Do not get caught out by Christmas cons!

Officials are warning that serious organised crime fraudsters are targeting people looking for work to launder money. Using social media, criminals are targeting younger people in social media scams and new figures show there were more than 17,000 suspected money mule cases in 2020.

UK Finance is warning that young people who may have lost their jobs due to the pandemic are being targeted and used as money mules. They say that criminals are advertising fake jobs and offer quick cash to victims, in return for using their bank accounts to launder money. They use social media, jobs websites and emails to recruit young people, offering cash to people who provide their bank details, the money is then transferred through the victim’s bank account to the criminal’s account. Most of the time victims are not aware their accounts are being used in this way and are lured in by the promise of easy money. The problem is, for victims of this scam, it makes them an accessory to money laundering and could lead to a criminal conviction.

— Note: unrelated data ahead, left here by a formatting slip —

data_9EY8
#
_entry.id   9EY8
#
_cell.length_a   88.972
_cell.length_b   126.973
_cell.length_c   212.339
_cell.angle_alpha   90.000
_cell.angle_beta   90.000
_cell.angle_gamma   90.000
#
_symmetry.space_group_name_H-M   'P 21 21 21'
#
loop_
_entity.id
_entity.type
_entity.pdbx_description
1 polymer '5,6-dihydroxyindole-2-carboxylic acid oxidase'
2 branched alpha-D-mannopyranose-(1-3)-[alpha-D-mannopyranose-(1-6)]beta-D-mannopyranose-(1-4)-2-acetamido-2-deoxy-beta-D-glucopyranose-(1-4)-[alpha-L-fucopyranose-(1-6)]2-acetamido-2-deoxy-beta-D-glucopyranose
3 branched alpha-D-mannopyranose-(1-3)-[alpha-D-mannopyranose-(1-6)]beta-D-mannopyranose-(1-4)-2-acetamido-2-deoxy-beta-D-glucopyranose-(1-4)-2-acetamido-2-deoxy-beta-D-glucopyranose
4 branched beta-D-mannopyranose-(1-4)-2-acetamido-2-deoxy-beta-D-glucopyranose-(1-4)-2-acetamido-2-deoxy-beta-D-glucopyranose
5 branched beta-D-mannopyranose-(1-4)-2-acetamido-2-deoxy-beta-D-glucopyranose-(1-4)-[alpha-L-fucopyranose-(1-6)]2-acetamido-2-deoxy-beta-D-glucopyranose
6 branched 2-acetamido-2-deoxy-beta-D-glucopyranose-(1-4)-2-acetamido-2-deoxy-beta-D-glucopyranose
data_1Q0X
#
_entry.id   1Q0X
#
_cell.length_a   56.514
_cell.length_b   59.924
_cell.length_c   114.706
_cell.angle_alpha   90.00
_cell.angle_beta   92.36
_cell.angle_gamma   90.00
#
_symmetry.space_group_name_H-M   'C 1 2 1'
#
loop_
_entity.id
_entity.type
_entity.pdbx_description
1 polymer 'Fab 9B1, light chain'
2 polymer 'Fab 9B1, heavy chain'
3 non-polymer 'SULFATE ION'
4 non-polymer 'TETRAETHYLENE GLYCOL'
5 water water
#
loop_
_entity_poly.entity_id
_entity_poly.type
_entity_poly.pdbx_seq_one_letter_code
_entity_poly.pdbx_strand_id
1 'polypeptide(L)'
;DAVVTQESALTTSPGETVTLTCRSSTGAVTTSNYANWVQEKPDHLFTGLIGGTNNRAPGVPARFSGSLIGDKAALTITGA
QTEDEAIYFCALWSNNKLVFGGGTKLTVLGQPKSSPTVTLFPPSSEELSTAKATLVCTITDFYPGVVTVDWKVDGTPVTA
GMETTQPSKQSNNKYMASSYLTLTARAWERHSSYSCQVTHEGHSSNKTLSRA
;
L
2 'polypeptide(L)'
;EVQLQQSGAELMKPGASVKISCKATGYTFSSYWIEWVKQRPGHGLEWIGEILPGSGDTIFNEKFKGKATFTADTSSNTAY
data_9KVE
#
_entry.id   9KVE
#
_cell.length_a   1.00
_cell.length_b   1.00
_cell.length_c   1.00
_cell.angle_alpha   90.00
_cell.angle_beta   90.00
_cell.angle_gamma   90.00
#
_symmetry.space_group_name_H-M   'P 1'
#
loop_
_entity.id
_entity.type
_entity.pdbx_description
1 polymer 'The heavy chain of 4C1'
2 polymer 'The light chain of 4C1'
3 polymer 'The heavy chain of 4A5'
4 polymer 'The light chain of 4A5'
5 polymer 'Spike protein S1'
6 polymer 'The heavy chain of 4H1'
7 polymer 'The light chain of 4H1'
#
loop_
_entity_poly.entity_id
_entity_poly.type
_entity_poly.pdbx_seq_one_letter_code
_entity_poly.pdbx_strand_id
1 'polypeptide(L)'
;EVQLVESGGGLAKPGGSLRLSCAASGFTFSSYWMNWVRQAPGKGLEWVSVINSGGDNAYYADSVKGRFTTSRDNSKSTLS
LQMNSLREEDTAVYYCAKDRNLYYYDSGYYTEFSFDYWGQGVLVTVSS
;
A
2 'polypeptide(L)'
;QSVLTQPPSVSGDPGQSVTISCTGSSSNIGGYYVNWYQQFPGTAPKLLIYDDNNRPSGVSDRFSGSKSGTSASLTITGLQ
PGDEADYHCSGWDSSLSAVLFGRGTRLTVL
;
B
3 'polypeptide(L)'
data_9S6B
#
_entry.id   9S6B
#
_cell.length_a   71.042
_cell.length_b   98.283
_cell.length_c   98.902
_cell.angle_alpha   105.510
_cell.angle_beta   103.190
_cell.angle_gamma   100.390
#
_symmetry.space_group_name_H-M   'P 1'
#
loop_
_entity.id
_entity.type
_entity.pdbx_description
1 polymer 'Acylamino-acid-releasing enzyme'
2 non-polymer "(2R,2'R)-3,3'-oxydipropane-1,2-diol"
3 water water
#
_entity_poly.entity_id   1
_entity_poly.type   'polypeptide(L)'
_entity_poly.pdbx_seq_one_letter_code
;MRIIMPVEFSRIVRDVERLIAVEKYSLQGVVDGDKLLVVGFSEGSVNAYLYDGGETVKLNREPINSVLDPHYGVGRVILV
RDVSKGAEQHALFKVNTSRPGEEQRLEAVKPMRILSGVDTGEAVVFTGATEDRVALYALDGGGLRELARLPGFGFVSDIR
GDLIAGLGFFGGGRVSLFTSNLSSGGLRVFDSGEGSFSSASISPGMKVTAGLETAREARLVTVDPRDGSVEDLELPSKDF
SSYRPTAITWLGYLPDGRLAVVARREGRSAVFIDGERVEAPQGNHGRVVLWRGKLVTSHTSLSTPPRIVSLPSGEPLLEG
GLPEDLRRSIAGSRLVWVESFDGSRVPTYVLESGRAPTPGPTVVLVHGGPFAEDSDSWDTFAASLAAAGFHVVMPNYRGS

Criminals often post on legitimate sites or create social media profiles and are highly sophisticated and use encrypted messaging which is hard to detect. UK finance is calling on government to make social media and online sites more accountable by including fraud and economic crime in the upcoming Online Safety Bill, which makes the online platform responsible for taking down fraudulent adverts, profiles, and posts.

How does a money mule scam work?
Someone may approach you online and offer you a job or say you have won something. Whatever it is, they soon offer to send you money and then ask you to send it to someone else by transfer or sometimes a gift card. The problem is that money was stolen from somewhere and is often used to fund serious organised crime. If you help or facilitate this transaction you make yourself liable to legal action and possible criminal conviction.

Here is how to stay safe online:
• Do not respond to an advert offering money which seems too good to be true, it probably is and more likely to be a scam.
• Check the language. Often these scams contain poor use of language or grammatical errors.
• Research anyone that is offering you anything online, and research any potential job offers or employer.
• Finally, never hand over your bank details to anyone. If you do contact your bank immediately and report it.

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